Tag Archives: school trips

The Science Museum’s Energy Show Live: An electrifying visit to the theatre, review by Matt Walsh

The Energy Show“Who wants to blow things up?”

That’s the question that powers the fun at the brilliant Energy Show which will be at Northampton’s Royal and Derngate from April 28-30.

Produced by the Science Museum Live, the show follows the adventures of futuristic students Annabella and Phil as they race against time to complete their presentation on the nine types of energy.

And that means blowing things up.

The safety goggles go on and the students conduct dangerously exciting experiments, such as setting fire to methane-filled soap bubbles or exploding hydrogen-filled balloons.

Mixing live action, computer graphics, science and Star Wars jokes, this is an enormously fun show which teaches some of the key principles of physics and chemistry and will be particularly useful for those studying at key stages two and three.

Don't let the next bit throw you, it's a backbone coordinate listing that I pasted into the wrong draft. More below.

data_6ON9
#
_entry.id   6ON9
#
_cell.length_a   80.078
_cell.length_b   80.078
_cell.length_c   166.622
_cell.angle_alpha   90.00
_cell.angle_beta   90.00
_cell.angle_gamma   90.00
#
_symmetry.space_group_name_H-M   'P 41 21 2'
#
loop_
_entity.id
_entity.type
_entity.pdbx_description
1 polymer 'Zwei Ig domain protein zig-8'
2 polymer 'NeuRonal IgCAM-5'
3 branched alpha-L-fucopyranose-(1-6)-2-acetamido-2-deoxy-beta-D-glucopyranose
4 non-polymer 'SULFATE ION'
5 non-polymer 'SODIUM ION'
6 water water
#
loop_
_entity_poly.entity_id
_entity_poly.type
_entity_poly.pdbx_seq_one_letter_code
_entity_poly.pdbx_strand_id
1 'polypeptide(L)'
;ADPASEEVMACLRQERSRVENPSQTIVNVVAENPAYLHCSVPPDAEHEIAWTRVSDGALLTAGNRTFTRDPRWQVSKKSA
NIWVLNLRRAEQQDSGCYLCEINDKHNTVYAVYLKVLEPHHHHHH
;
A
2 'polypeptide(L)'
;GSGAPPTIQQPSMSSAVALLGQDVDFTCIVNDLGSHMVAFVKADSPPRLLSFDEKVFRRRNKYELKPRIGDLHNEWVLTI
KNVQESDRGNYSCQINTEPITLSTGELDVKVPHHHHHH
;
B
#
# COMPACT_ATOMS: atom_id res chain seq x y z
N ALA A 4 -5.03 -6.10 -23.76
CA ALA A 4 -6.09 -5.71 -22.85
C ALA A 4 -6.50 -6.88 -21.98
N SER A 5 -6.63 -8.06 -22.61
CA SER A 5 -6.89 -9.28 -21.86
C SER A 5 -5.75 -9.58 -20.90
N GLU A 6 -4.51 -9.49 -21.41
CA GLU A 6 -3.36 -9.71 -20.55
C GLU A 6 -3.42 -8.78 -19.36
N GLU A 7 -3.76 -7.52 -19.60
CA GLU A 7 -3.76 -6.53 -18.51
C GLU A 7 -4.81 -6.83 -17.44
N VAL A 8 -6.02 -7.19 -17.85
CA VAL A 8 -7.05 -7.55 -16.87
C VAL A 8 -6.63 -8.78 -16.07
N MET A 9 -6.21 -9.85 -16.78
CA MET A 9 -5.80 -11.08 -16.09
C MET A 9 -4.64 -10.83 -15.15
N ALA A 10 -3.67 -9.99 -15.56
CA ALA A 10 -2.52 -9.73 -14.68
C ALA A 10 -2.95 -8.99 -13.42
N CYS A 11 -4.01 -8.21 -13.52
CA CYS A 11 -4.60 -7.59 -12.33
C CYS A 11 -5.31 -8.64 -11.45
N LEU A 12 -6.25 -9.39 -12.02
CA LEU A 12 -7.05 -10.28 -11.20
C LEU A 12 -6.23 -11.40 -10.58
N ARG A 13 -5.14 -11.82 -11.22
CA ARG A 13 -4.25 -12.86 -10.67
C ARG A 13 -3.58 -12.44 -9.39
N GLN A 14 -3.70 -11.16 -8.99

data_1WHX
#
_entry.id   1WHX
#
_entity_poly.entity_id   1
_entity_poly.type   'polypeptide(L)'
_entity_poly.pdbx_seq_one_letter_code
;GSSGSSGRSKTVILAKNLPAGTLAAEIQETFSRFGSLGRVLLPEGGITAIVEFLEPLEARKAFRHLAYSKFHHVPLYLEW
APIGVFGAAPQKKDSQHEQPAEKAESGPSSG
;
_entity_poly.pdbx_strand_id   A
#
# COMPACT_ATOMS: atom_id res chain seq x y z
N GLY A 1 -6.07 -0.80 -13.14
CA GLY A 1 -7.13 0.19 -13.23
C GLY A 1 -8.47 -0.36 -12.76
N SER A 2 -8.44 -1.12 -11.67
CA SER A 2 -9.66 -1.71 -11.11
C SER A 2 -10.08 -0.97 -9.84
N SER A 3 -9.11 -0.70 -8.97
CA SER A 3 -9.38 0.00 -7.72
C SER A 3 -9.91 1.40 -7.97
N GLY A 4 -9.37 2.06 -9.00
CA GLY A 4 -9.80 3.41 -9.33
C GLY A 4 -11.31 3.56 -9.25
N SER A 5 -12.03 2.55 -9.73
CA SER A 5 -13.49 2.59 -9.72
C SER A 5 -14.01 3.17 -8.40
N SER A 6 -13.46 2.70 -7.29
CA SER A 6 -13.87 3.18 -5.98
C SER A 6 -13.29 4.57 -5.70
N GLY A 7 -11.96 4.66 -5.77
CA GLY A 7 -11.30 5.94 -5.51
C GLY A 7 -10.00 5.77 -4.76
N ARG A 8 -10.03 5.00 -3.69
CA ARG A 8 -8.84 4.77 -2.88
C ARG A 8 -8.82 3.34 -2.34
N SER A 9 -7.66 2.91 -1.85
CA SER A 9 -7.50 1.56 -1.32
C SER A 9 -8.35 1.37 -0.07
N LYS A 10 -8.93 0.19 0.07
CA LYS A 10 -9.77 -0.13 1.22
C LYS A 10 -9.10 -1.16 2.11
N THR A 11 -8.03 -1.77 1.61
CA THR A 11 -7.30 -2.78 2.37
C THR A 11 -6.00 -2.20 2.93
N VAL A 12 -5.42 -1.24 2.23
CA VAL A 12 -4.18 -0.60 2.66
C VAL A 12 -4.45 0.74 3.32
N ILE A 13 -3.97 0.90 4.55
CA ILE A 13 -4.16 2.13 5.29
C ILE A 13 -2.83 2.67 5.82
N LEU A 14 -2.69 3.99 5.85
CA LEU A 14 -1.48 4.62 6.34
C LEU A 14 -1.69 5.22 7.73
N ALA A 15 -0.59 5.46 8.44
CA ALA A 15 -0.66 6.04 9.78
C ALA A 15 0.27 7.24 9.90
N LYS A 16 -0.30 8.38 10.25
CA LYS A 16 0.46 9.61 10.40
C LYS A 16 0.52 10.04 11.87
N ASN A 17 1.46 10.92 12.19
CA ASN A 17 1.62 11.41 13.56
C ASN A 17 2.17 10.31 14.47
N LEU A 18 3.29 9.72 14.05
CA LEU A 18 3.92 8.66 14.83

Be warned though, there are some big bangs in this show. The producers suggest it’s suitable for those aged seven and above.

I watched it with a science-mad four-year-old who was a little worried at some points as the audience shouted for ever bigger explosions.

But he left singing a familiar tune played by “lightning” created by a specially tuned Tesla Coil.

This is an inspirational, high-energy science show which delivers education and entertainment for both children and adults.

energy_show_tour_image_627x392pxThe Energy Show will be at Royal and Derngate from the 28th to the 30th of April, with shows as follows: Monday 7pm, Tuesday 11am, Wednesday 1.30pm.Tickets are £16, and available on 01604 624811 or by visiting http://www.royalandderngate.co.uk.